I don’t believe in demonic possession. I do believe in mental illness, and personally I think that demons are a convenient scapegoat for religion, taking the onus off the individual in cases of bad behaviour, or off of God in cases of actual illness of the mind. So I fall on the side of skeptic in the infamous case of the possession of Anneliese Michel, a German Catholic woman who was subjected to 67 exorcisms over the course of less than a year, which eventually led to her death from dehydration and starvation.
Anneliese Michel began experiencing symptoms of mental illness in the late 1960s at the age of 16, which culminated in a diagnosis of temporal lobe epilepsy following a severe attack of seizures. She kept experiencing seizures over the next several years, with her symptoms progressing into hallucinations and voices in her head. The Michel family was deeply religious, as was Anneliese, and many of her “visions” and “voices” spoke to her in religious terms, damning her to Hell and appearing in the form of demons. Despite treatment at a psychiatric hospital, her symptoms worsened. She increasingly felt an aversion for Catholic symbols and rites, and also began to self-harm, drink her own urine and eat insects. Anneliese and her family were convinced she was possessed by demons, and consulted many Catholic priests, requesting and even begging for an exorcism to be performed on her. They were repeatedly rejected based on her medical history.
One priest they met with, Ernst Alt, believed them. He dismissed her diagnosis of epilepsy, and petitioned the local bishop, Bishop Josef Stangl, to grant her family’s wish for an exorcism. Bishop Stangl was moved to allow Alt and fellow priest Arnold Renz to conduct the exorcism in secret, following the rites laid out in the Rituale Romanum of 1614. Anneliese’s first exorcism occurred on September 24th, 1975, and her parents felt that she no longer needed medical treatment for her symptoms, and stopped all treatments as soon as the exorcisms began. Each session lasted up to four hours, and over the course of the next 10 months she was subjected to 67 exorcisms in total. The exorcisms were recorded, and feature the “voices” of the six demons that they believed were possessing Anneliese Michel’s body.
During the exorcisms, Anneliese is heard growling, blaspheming and speaking is weird voices. In photos, you can see her state deteriorating; she appears bruised and beaten in some, and increasingly thin in later photos. As the exorcisms progressed, she grew more and more dehydrated and malnourished, conditions which led to her death on July 1st, 1976, at the age of 23. She weighed 68 pounds, had broken knees and was suffering from pneumonia. The autopsy report stated her death was a result of malnutrition and dehydration, and a direct consequence of the exorcisms she had been put through for almost a year.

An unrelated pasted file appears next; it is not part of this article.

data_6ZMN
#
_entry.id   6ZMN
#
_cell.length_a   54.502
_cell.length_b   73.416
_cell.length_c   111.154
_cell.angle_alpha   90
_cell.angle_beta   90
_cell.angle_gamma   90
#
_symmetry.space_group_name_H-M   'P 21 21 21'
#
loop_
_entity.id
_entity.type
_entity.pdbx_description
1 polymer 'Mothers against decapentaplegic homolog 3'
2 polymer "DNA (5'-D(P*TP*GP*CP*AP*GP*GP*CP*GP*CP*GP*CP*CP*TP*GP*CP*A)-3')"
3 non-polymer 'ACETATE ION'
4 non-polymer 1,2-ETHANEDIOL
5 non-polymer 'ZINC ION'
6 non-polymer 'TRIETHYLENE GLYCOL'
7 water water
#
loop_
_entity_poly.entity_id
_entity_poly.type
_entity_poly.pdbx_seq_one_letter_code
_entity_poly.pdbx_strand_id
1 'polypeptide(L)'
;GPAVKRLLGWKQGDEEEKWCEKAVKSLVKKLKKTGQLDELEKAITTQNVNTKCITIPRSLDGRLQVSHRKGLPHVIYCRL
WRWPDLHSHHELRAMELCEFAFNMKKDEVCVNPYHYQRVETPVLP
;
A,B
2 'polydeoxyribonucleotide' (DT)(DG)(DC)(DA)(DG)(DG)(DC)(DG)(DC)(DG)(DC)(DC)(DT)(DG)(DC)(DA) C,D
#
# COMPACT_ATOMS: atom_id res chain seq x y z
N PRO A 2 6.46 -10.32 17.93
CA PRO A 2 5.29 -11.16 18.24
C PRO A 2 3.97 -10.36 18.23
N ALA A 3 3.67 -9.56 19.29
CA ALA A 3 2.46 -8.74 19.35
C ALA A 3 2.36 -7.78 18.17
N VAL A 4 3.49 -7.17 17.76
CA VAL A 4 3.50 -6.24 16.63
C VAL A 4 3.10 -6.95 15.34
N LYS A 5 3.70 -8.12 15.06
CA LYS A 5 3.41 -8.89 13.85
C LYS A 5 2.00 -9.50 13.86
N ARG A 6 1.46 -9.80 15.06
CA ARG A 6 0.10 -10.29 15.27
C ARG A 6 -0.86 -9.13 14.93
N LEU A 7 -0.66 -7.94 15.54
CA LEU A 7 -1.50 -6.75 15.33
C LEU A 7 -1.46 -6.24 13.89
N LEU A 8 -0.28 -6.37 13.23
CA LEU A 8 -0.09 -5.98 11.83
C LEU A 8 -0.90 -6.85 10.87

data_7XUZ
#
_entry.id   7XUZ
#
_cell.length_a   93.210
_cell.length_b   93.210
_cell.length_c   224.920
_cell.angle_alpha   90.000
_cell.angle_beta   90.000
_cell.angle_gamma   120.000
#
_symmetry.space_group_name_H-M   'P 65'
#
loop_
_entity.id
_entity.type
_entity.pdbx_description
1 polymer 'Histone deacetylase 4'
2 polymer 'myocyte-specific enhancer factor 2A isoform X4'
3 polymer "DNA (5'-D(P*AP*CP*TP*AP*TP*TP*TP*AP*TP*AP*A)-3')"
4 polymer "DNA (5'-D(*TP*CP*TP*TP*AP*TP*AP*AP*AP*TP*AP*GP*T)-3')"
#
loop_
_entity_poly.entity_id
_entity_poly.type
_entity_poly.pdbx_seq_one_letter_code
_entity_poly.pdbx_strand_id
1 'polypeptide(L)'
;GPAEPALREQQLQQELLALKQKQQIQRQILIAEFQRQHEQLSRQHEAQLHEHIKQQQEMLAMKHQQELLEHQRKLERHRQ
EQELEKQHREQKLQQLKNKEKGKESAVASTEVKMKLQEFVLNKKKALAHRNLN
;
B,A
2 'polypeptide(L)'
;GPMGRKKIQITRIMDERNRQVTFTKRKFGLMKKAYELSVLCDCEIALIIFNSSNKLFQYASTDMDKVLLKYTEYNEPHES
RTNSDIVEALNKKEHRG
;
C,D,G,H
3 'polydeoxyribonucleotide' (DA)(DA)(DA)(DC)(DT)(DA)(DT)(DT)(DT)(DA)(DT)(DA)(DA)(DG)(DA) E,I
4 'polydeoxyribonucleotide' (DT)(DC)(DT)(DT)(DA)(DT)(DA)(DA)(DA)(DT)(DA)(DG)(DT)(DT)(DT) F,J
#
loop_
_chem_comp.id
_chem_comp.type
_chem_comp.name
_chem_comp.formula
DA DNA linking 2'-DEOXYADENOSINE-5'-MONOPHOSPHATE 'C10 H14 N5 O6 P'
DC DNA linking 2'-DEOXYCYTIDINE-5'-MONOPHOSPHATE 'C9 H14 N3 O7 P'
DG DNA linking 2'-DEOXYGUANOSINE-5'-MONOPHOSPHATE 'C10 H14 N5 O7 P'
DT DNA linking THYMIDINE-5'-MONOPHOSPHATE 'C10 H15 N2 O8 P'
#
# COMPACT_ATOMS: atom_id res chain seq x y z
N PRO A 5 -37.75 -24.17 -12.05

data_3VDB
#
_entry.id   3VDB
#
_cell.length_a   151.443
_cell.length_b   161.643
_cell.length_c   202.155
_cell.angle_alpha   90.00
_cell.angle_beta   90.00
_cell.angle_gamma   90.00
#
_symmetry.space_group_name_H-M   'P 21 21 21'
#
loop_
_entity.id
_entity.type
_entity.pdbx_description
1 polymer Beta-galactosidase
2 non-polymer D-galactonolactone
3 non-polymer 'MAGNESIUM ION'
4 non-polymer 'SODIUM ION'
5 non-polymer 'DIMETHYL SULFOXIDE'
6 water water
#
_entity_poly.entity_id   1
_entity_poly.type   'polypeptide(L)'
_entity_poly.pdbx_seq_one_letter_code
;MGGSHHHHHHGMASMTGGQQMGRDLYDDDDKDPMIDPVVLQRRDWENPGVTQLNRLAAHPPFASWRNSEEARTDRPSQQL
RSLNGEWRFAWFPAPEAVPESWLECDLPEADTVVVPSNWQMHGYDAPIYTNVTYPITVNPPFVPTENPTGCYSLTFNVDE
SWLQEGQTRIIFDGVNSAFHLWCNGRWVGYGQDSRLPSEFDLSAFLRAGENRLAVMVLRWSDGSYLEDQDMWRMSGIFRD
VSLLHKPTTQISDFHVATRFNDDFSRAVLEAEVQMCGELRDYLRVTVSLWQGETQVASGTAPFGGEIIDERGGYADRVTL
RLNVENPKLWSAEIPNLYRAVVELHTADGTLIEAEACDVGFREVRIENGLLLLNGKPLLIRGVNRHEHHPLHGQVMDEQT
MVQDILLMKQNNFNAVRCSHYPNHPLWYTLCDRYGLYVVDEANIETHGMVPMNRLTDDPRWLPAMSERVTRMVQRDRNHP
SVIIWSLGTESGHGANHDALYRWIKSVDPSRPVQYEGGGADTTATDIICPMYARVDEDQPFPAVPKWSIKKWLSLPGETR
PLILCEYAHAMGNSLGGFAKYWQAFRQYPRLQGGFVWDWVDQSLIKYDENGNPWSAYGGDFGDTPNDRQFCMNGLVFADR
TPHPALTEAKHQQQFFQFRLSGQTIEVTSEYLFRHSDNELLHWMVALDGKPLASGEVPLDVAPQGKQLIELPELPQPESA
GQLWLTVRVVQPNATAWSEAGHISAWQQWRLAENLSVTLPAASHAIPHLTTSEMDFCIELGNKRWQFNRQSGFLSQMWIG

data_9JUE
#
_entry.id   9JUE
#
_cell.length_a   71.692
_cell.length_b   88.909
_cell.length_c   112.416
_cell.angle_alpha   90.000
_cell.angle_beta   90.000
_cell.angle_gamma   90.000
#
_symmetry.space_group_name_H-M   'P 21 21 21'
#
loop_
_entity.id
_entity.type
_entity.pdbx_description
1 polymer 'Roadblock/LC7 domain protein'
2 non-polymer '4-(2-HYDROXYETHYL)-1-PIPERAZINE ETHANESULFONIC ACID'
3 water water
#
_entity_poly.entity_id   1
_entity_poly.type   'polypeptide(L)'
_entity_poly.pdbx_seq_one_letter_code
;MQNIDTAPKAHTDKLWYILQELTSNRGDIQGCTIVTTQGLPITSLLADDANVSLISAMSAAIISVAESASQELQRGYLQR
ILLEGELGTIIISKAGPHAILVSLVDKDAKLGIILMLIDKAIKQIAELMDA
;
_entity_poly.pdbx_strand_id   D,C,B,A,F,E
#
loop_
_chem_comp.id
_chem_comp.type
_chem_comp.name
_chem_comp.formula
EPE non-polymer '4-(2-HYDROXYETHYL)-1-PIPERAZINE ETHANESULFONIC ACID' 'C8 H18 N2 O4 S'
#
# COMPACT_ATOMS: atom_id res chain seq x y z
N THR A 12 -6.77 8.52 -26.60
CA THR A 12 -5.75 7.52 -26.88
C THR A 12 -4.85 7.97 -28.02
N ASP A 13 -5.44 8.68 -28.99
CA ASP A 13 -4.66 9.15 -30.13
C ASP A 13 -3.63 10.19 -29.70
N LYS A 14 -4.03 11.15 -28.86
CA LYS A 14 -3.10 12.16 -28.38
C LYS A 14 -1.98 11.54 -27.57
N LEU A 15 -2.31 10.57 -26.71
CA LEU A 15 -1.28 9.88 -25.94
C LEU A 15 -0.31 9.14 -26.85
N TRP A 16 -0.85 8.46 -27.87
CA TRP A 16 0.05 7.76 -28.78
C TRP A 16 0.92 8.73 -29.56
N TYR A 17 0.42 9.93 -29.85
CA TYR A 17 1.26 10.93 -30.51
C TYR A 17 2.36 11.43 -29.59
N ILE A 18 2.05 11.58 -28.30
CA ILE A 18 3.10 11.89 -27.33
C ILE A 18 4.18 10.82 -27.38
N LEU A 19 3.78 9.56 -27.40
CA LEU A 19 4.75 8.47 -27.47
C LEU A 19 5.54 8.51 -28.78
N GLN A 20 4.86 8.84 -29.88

In 1978, her parents and the two priests were brought to trial on negligent homicide charges. Anneliese’s body was exhumed, and some reports state that it had barely decayed since its burial almost two years earlier. The state didn’t recommend jail time for any of the accused, just a fine for the priests. The parents were actually recommended for no punishment according to the “suffered enough” laws in the German penal code. The priests were eventually found guilty of manslaughter and sentenced to six month of jail time and three years of probation. They never served their time in jail, and the case caused a huge public stir, first for the sanctioned practice of exorcisms by the German Catholic Church, and second because of the light sentences recommended by the prosecution. It seemed that the state was taking the side of the Church over the psychiatrists.
Anneliese Michel’s case has inspired films like The Exorcism of Emily Rose, and has been a source of controversy for the medical and spiritual communities. A person’s belief system can play a huge part in their mental illness, especially strict religious upbringings that imposed an almost supernatural view of the world on a child from birth. One person’s metaphor can be another’s reality, and in the religious world, Satan and demons can be very much tangible figures in one’s life. Throw mental illness into the mix, and those figures of temptation and evil become real tormentors. In my opinion, it was the Church who became her torturers, with her parents complicit in her slow, painful murder. If the pictures don’t tell another version of the well-intensioned exorcism, then I don’t know what does.